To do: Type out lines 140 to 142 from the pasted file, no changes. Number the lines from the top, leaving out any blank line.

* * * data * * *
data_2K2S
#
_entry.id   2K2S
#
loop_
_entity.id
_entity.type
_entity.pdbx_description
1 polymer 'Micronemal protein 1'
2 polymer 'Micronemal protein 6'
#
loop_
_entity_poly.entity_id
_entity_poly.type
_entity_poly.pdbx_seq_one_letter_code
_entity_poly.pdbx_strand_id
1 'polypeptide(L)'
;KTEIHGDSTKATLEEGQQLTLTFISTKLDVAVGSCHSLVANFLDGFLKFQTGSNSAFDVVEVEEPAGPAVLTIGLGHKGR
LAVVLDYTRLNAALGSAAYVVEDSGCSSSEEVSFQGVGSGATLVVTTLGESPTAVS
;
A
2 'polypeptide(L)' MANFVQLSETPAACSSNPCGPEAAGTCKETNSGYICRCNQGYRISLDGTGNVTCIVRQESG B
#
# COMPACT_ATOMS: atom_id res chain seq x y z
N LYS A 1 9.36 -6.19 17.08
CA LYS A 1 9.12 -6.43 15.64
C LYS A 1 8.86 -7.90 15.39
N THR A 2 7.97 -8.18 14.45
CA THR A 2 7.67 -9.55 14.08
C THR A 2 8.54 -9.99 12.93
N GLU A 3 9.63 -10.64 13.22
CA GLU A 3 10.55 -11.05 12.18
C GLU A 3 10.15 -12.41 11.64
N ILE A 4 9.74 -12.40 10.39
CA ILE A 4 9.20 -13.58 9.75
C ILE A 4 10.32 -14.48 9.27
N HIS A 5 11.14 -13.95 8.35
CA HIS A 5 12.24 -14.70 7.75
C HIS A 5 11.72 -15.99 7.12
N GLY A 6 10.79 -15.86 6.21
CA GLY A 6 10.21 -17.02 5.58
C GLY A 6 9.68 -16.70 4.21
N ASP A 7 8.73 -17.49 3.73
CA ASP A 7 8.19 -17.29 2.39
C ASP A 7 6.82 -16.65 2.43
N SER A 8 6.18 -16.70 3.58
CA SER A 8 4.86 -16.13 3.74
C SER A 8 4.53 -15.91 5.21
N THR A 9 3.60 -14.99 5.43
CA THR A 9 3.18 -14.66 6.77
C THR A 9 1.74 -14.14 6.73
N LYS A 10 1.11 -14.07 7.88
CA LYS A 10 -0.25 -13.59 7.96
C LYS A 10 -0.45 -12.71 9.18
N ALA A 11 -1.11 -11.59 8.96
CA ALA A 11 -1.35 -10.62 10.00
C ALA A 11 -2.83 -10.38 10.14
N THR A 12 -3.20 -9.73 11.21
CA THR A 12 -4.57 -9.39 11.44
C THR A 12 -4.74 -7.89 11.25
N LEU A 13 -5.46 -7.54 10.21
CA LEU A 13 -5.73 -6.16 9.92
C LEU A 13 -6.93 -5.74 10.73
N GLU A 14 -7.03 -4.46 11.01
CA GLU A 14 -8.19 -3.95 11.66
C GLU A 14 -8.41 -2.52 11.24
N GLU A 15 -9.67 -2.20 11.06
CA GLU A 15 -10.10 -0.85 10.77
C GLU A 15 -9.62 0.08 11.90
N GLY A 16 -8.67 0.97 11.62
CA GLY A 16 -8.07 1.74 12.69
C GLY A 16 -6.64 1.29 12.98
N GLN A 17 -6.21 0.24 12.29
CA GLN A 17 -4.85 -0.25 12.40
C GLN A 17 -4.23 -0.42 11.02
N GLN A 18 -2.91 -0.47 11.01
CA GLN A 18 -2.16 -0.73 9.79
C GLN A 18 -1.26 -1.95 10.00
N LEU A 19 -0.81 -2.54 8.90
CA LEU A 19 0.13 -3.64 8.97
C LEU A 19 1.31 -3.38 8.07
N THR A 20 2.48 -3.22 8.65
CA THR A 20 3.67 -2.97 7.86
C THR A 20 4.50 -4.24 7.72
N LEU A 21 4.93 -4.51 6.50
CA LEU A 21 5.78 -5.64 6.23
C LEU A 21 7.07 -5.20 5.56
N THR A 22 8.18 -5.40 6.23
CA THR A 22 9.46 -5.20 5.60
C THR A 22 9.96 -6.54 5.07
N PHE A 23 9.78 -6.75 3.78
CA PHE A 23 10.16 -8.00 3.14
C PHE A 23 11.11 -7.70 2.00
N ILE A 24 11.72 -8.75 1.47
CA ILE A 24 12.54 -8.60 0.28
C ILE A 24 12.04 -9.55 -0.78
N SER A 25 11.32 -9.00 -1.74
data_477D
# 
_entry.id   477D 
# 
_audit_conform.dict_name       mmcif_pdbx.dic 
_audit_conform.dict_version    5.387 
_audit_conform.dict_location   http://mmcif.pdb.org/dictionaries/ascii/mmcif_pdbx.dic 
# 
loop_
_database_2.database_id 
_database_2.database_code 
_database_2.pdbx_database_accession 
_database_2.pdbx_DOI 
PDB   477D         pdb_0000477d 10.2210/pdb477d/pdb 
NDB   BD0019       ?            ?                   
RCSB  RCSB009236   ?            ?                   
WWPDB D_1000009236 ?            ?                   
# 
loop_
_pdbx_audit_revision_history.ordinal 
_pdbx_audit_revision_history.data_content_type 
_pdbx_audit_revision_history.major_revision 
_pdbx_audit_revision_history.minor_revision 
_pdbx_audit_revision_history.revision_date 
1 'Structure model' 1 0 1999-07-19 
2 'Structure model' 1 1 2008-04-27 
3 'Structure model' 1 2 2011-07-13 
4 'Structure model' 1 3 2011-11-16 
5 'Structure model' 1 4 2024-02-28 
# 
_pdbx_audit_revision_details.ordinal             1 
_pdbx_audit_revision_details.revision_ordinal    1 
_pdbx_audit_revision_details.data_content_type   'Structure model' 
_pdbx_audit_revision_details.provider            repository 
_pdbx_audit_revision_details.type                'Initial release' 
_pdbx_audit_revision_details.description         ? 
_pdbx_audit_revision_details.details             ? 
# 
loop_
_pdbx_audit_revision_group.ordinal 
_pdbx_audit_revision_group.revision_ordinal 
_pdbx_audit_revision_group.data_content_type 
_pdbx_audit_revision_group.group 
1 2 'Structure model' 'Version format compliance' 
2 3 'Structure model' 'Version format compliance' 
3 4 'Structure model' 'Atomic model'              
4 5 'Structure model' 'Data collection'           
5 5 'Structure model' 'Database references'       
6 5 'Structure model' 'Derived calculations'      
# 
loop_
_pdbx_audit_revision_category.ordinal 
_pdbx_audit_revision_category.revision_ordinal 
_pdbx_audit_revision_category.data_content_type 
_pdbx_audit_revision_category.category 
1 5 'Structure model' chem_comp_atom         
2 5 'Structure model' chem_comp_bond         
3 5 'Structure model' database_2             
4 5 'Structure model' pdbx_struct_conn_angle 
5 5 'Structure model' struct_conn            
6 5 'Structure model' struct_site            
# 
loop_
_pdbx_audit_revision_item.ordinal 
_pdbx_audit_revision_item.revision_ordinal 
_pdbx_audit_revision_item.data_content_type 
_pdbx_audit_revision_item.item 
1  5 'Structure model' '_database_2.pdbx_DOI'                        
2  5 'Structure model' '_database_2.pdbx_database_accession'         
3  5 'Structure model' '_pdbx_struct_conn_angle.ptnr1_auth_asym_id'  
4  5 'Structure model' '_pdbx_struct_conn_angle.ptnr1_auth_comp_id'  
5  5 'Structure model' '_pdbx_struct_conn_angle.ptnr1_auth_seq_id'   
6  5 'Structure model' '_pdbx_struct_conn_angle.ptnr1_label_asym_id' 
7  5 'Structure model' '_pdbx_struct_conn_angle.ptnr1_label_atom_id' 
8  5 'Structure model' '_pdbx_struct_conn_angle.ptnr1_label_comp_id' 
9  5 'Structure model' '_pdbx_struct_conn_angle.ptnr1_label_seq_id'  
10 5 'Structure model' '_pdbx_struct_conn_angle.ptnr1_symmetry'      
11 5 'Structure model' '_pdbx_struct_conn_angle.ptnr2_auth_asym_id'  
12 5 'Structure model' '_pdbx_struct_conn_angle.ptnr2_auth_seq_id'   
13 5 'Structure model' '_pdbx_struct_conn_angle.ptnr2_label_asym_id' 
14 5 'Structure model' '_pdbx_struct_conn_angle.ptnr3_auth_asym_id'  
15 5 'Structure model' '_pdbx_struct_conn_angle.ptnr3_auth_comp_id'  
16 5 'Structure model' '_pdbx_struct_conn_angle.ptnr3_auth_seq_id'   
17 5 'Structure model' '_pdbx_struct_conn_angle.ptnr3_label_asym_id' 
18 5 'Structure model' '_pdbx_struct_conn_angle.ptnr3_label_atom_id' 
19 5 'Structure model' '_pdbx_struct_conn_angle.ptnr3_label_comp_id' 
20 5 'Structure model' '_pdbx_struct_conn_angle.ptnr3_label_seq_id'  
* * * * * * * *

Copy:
_pdbx_audit_revision_group.group 
1 2 'Structure model' 'Version format compliance' 
2 3 'Structure model' 'Version format compliance' 